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DiMauro: All in all, a solid year for BC sports

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If you are reading this, chances are your primary means of remaining connected to Boston College runs through athletics.

Oh, and we’ve been tortured souls, too, especially in recent years. We are idealists and fatalists, demanding yet forgiving, loyal and resilient, even if sometimes it feels as though we make the long trek up the cliff to Lovers Leap … only to get shoved.

All of which makes the sports year of 2023-24 a time to celebrate. Boston College did itself proud, no small occurrence given that in this unsteady (perverse?) time of expansion and realignment, schools like BC must always look their Sunday best, with no overt warts or love handles.

Women’s lacrosse, BC’s working definition of pride and joy, capped the sports season with the national championship Memorial Day weekend in Cary, NC. It was the program’s second natty in four years, a three-hour infomercial for the entire institution and more proof that, yes, it can be done at BC with the right coach.

Acacia Walker-Weinstein – you’ll note that only the letter “W” separates her from “Einstein” – not only hung a banner, but helped BC earn a distinction few other athletic programs in the country could trumpet. How many other schools made national championship games (both televised by ESPN) in two different sports fewer than two months apart?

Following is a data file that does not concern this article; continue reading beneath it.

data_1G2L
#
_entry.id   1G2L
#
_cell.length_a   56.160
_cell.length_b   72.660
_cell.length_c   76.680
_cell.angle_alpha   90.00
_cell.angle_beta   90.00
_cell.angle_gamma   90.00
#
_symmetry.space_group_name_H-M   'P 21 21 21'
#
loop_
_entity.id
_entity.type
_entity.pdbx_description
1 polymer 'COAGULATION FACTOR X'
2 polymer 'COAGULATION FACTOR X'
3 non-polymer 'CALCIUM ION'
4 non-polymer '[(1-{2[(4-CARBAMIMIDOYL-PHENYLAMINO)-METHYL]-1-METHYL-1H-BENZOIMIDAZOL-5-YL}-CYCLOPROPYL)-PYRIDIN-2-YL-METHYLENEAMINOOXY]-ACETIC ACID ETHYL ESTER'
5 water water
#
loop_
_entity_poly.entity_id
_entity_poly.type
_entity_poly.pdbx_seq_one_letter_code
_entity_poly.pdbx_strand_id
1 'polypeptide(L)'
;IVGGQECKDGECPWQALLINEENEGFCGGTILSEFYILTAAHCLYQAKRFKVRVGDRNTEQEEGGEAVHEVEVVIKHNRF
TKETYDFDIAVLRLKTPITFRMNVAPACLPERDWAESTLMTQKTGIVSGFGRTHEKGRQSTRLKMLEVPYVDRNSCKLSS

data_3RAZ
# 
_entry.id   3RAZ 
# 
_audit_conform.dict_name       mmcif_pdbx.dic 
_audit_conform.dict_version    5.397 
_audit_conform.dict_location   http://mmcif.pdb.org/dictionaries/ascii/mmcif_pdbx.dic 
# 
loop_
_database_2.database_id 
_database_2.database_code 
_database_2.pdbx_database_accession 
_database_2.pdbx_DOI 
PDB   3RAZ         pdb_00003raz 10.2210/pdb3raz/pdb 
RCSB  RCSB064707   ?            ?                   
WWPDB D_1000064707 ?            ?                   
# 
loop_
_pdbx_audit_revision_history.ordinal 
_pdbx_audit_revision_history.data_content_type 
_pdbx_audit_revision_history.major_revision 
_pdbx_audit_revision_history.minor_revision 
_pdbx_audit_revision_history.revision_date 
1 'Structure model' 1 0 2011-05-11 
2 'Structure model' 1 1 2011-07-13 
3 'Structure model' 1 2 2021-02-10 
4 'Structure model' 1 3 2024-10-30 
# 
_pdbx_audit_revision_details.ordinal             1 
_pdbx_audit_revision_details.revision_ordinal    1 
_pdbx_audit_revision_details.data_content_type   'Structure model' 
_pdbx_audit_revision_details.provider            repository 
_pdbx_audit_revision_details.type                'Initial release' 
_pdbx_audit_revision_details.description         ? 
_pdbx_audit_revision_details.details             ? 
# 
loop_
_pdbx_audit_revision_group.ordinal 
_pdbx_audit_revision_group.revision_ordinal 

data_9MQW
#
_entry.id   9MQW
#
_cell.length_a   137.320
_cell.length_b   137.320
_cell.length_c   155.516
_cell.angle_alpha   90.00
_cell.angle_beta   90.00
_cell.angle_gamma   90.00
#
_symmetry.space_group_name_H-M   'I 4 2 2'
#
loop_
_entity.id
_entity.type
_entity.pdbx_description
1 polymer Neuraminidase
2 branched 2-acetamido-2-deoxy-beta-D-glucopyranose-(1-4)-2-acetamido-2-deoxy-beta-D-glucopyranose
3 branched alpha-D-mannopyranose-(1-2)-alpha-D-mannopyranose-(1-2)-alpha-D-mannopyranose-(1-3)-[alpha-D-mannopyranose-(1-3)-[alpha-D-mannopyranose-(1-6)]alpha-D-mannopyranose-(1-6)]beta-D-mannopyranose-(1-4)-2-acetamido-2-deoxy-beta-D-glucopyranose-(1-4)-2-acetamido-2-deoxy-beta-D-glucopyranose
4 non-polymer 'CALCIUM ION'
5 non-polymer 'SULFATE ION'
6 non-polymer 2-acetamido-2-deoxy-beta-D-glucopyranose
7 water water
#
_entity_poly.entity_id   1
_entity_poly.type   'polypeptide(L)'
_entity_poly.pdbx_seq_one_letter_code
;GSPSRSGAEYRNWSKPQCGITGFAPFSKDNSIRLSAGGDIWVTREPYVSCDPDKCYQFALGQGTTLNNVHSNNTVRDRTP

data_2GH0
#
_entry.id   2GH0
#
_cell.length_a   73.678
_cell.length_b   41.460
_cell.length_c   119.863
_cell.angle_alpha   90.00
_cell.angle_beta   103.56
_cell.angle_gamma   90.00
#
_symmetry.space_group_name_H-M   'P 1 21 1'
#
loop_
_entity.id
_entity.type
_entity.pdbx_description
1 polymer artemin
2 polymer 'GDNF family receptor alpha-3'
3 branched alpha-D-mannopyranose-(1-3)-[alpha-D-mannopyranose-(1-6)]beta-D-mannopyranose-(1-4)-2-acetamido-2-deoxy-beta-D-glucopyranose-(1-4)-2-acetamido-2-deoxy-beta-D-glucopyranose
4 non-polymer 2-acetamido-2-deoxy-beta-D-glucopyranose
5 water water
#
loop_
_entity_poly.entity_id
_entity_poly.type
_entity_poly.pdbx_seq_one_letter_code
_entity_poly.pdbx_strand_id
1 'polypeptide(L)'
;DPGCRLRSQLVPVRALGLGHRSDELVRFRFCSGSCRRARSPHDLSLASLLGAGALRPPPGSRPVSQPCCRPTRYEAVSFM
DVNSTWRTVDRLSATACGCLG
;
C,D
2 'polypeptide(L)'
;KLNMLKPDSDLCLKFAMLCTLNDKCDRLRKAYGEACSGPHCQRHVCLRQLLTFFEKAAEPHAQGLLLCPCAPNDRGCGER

Think about that one: Men’s hockey, during an otherwise memorable season, fell short in the national championship game. But the Sons of Greg Brown did the school proud all season. Not a bad accomplishment to see “BC in the national finals” on the ESPN scroll in mid-April (hockey) and late May (lacrosse). It’s hard to buy that kind of advertising, particularly when and if realignment and expansion happen again.

Football won a bowl game over a ranked team at Fenway Park, returns a dynamo in Thomas Castellanos and then made the splash of a cannonball, hiring Bill O’Brien as head coach. Three other women’s sports showed promise as well: field hockey (11-7, made the ACC Tournament); softball (30-24, made the ACC Tournament) and volleyball, which continues to improve steadily under coach Jason Kennedy, finished 19-13 and made the ACC Tournament.

Otherwise, baseball gets a pass as new coach Todd Interdonato assimilates to the ACC and establishes his culture; the soccer programs (3-9-5 and 3-9-6) were lousy; and I remain concerned about men’s and women’s basketball. Put it this way: Sure feels as though better players are leaving than are entering.

Off the field, “Friends Of The Heights,” BC’s Name, Image and Likeness (NIL) collective, grew massively, keeping BC competitive in a cutthroat environment. Friends Of The Heights also homered into the upper deck, hiring veteran athletic administrator Jim Paquette as its new Chief Development Officer. Paquette will advise the Board on overall development strategies, using his 16 years as an administrator at BC that specialized in fundraising.